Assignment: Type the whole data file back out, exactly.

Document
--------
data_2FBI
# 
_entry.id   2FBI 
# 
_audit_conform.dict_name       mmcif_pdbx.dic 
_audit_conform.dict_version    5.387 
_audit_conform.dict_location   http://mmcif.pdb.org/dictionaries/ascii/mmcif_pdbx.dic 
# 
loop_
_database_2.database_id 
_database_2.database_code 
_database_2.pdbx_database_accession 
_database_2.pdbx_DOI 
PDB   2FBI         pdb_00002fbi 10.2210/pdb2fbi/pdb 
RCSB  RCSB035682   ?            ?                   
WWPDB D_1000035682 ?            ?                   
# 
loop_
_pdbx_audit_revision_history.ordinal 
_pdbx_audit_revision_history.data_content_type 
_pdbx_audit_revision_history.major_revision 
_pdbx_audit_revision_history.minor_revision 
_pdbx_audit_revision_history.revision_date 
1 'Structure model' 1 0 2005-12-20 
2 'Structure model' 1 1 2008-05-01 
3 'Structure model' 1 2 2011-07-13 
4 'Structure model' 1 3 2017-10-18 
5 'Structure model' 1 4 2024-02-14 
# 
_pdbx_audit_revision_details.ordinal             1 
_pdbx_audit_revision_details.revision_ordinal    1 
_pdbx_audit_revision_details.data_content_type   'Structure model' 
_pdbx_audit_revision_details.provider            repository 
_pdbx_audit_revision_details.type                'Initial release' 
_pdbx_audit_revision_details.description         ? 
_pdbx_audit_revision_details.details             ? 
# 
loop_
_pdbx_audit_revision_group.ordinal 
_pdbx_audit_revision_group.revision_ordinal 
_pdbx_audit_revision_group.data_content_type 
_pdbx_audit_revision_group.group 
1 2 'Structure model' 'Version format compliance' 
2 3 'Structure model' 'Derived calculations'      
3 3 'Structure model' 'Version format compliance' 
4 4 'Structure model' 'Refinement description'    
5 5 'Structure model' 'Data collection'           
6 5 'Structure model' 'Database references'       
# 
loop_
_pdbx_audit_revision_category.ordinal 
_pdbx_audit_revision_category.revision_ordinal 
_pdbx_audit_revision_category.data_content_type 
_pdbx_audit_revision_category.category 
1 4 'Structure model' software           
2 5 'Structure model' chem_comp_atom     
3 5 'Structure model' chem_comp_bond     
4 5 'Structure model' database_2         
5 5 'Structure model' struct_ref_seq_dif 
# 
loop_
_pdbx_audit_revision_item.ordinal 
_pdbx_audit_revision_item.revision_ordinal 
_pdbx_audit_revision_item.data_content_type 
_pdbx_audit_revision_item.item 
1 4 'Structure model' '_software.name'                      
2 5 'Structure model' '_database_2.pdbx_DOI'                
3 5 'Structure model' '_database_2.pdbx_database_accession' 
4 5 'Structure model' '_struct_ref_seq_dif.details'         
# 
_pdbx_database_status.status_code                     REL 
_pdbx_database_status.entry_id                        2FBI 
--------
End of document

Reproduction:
data_2FBI
# 
_entry.id   2FBI 
# 
_audit_conform.dict_name       mmcif_pdbx.dic 
_audit_conform.dict_version    5.387 
_audit_conform.dict_location   http://mmcif.pdb.org/dictionaries/ascii/mmcif_pdbx.dic 
# 
loop_
_database_2.database_id 
_database_2.database_code 
_database_2.pdbx_database_accession 
_database_2.pdbx_DOI 
PDB   2FBI         pdb_00002fbi 10.2210/pdb2fbi/pdb 
RCSB  RCSB035682   ?            ?                   
WWPDB D_1000035682 ?            ?                   
# 
loop_
_pdbx_audit_revision_history.ordinal 
_pdbx_audit_revision_history.data_content_type 
_pdbx_audit_revision_history.major_revision 
_pdbx_audit_revision_history.minor_revision 
_pdbx_audit_revision_history.revision_date 
1 'Structure model' 1 0 2005-12-20 
2 'Structure model' 1 1 2008-05-01 
3 'Structure model' 1 2 2011-07-13 
4 'Structure model' 1 3 2017-10-18 
5 'Structure model' 1 4 2024-02-14 
# 
_pdbx_audit_revision_details.ordinal             1 
_pdbx_audit_revision_details.revision_ordinal    1 
_pdbx_audit_revision_details.data_content_type   'Structure model' 
_pdbx_audit_revision_details.provider            repository 
_pdbx_audit_revision_details.type                'Initial release' 
_pdbx_audit_revision_details.description         ? 
_pdbx_audit_revision_details.details             ? 
# 
loop_
_pdbx_audit_revision_group.ordinal 
_pdbx_audit_revision_group.revision_ordinal 
_pdbx_audit_revision_group.data_content_type 
_pdbx_audit_revision_group.group 
1 2 'Structure model' 'Version format compliance' 
2 3 'Structure model' 'Derived calculations'      
3 3 'Structure model' 'Version format compliance' 
4 4 'Structure model' 'Refinement description'    
5 5 'Structure model' 'Data collection'           
6 5 'Structure model' 'Database references'       
# 
loop_
_pdbx_audit_revision_category.ordinal 
_pdbx_audit_revision_category.revision_ordinal 
_pdbx_audit_revision_category.data_content_type 
_pdbx_audit_revision_category.category 
1 4 'Structure model' software           
2 5 'Structure model' chem_comp_atom     
3 5 'Structure model' chem_comp_bond     
4 5 'Structure model' database_2         
5 5 'Structure model' struct_ref_seq_dif 
# 
loop_
_pdbx_audit_revision_item.ordinal 
_pdbx_audit_revision_item.revision_ordinal 
_pdbx_audit_revision_item.data_content_type 
_pdbx_audit_revision_item.item 
1 4 'Structure model' '_software.name'                      
2 5 'Structure model' '_database_2.pdbx_DOI'                
3 5 'Structure model' '_database_2.pdbx_database_accession' 
4 5 'Structure model' '_struct_ref_seq_dif.details'         
# 
_pdbx_database_status.status_code                     REL 
_pdbx_database_status.entry_id                        2FBI 